Our beloved dog Kirby died last week. She was a yellow lab mix adopted from the North Shore Animal League 16 years ago. A long life— but not nearly long enough for us. My three sons named her after the baseball player, Kirby Puckett. Never mind that she was a female. To say we’re devastated is an understatement. The house feels empty; someone is missing. Why is the loss of a pet so painful? I guess it’s because she was a member of the family who gave no-strings-attached, unconditional love and loyalty without expecting anything in return.
Why do we call a dog man’s best friend? I feel as though I’ve lost one. Kirby was my partner; we did so much together. For years, I took her on three-mile walks, five days a week. Actually, she walked me; I could barely keep her with her. If she saw a squirrel, she nearly knocked me down. She’d pick up anything (and I mean anything!) and carry it back home; that’s why her breed is called “retriever.” As the years passed and she started to slow down, those walks were reduced to two miles, then one. The week before she died, she barely made it to the corner, inching long— no leash needed.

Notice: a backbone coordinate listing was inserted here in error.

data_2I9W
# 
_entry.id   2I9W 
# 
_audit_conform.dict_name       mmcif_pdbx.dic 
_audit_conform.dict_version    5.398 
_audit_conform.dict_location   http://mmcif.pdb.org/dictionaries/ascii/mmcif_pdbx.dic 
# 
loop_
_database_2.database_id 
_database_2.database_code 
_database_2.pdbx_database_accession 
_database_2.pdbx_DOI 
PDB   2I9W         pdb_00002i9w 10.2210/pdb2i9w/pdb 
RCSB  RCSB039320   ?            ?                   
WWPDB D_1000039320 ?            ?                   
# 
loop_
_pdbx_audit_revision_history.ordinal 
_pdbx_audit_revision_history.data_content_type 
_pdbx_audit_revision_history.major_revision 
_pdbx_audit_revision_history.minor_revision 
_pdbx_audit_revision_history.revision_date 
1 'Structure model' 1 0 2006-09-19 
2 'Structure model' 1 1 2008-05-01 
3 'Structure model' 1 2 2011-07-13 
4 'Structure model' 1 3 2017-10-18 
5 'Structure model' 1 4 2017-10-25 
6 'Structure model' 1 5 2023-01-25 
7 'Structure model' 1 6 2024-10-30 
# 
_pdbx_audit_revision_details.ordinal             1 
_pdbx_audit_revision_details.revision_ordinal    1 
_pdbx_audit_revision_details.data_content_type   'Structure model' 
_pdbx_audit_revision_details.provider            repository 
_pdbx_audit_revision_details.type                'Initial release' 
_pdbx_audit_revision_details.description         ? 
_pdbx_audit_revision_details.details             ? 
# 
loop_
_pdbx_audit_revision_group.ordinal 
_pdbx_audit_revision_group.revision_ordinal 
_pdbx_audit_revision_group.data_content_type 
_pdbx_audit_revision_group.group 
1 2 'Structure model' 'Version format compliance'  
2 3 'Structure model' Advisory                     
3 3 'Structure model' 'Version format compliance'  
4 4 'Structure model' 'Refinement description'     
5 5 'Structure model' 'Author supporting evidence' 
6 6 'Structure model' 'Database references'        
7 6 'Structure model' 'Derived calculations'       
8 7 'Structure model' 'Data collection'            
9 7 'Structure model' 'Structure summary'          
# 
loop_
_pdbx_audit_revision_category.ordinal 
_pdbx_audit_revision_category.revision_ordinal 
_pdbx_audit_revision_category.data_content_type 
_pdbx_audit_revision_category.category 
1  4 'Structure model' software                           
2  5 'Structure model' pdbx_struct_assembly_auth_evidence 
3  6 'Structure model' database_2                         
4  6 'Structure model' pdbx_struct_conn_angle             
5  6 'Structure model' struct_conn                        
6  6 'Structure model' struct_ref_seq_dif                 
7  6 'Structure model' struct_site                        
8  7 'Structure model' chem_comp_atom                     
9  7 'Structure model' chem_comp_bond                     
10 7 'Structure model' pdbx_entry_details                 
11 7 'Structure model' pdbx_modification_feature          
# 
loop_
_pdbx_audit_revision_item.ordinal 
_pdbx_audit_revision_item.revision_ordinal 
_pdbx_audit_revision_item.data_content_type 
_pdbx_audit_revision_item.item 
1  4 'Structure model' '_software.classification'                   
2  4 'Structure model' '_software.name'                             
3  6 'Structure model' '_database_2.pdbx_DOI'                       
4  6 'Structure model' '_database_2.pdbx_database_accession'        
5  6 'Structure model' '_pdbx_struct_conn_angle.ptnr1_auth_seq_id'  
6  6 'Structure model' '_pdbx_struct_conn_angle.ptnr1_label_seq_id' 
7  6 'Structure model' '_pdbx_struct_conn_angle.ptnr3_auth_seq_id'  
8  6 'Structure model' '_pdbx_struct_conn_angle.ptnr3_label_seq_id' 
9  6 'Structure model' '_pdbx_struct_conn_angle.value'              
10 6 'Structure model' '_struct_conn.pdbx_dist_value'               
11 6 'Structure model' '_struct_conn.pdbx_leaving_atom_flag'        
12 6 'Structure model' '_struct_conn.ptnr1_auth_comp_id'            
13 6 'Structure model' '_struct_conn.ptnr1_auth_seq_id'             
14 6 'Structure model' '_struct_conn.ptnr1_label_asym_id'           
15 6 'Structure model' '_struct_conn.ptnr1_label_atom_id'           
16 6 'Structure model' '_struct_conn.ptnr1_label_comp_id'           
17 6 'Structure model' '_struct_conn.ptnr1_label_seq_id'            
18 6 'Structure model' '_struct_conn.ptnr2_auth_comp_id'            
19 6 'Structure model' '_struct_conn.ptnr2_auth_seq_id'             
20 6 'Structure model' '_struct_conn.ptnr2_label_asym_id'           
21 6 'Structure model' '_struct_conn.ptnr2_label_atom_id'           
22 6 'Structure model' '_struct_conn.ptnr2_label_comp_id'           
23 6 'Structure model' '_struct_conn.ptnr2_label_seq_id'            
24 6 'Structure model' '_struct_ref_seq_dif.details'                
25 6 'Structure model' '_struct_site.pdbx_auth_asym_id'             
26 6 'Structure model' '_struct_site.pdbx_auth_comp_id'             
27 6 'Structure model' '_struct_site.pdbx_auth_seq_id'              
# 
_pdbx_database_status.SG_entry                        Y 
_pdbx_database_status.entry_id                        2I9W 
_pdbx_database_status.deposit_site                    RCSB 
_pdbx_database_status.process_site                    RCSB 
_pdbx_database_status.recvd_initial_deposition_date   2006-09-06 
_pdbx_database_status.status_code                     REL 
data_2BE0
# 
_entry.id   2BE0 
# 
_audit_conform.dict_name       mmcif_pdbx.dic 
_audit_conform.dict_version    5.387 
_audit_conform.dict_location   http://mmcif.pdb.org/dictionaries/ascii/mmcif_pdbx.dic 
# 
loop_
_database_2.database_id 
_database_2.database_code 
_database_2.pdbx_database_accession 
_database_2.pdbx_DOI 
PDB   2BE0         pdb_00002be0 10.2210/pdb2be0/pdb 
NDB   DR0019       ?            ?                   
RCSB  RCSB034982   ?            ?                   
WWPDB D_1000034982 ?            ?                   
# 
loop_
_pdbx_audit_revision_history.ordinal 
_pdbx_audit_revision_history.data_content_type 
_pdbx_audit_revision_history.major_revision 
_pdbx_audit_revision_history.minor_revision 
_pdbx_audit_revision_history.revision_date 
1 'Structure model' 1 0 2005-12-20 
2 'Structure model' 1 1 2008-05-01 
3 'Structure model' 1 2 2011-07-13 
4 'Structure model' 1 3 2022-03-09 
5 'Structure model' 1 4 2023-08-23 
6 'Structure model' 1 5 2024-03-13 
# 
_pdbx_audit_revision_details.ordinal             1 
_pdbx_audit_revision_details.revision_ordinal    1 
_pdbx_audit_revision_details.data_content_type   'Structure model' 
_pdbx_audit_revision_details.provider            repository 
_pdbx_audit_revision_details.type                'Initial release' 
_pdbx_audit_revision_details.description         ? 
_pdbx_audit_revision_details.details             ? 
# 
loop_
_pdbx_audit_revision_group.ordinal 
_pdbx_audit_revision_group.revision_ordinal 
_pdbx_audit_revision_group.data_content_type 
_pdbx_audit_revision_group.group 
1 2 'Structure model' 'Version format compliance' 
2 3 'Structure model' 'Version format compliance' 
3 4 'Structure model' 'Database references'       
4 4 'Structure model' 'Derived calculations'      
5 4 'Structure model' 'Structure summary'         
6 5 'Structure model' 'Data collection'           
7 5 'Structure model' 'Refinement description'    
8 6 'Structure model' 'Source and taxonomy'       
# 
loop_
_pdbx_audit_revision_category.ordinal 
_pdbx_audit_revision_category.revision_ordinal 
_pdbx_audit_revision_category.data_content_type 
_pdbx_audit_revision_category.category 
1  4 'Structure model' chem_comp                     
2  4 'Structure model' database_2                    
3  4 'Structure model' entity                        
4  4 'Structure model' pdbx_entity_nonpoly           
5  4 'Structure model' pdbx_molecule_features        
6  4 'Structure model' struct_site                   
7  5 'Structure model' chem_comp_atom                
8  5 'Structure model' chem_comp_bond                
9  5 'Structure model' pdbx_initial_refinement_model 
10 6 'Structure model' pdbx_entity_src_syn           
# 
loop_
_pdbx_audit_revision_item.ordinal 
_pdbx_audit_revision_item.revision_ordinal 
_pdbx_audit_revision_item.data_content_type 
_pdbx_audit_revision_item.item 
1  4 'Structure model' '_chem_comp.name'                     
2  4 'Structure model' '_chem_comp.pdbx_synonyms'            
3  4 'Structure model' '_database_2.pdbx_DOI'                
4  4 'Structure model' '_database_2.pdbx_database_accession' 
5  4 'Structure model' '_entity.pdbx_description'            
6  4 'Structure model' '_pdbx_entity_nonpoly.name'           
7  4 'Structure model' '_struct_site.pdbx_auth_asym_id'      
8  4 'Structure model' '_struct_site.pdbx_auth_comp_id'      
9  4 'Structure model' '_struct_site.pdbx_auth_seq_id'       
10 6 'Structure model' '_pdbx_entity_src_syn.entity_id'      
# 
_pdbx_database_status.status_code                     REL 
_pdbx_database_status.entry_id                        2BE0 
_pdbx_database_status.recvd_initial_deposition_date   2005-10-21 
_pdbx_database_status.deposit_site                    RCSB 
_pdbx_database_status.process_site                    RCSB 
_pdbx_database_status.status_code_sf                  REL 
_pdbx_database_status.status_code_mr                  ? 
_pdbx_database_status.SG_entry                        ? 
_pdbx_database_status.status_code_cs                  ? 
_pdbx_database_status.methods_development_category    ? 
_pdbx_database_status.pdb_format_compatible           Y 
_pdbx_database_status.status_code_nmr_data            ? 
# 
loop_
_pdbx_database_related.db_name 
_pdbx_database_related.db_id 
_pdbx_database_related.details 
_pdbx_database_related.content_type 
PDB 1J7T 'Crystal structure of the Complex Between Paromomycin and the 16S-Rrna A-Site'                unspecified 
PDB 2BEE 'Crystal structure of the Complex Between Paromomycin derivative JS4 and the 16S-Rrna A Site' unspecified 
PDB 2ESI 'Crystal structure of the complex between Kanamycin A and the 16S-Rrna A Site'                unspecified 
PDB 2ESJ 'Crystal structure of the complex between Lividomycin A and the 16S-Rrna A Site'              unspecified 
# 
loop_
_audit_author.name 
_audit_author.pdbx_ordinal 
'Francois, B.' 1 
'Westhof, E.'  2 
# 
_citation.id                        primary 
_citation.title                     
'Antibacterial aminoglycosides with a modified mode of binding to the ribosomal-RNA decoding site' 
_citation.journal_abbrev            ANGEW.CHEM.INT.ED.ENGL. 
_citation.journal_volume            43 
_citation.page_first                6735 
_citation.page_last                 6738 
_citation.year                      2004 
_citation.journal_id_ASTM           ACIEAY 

From May to October, I love to work outside on our front porch (not in the back— I’m from Brooklyn). There I write my radio scripts, newspaper columns and books. All I need is a radio (tuned to WCBS 880!), a pot of coffee and Kirby at my side. She became my co-author. And if I’m lucky enough to get my novel published, she’ll be in the dedication. Every so often she’d wag her tail at a neighbor or bark at a passing dog. The letter carrier, landscaper and sanitation workers all knew her. I –– we —worked hours at a time. It’s lonely now. I’m going to put up a picture to feel her presence.
Perhaps my most memorable image is of her lying in my bed. She jumped up and curled up precisely where I was lying when I went to work.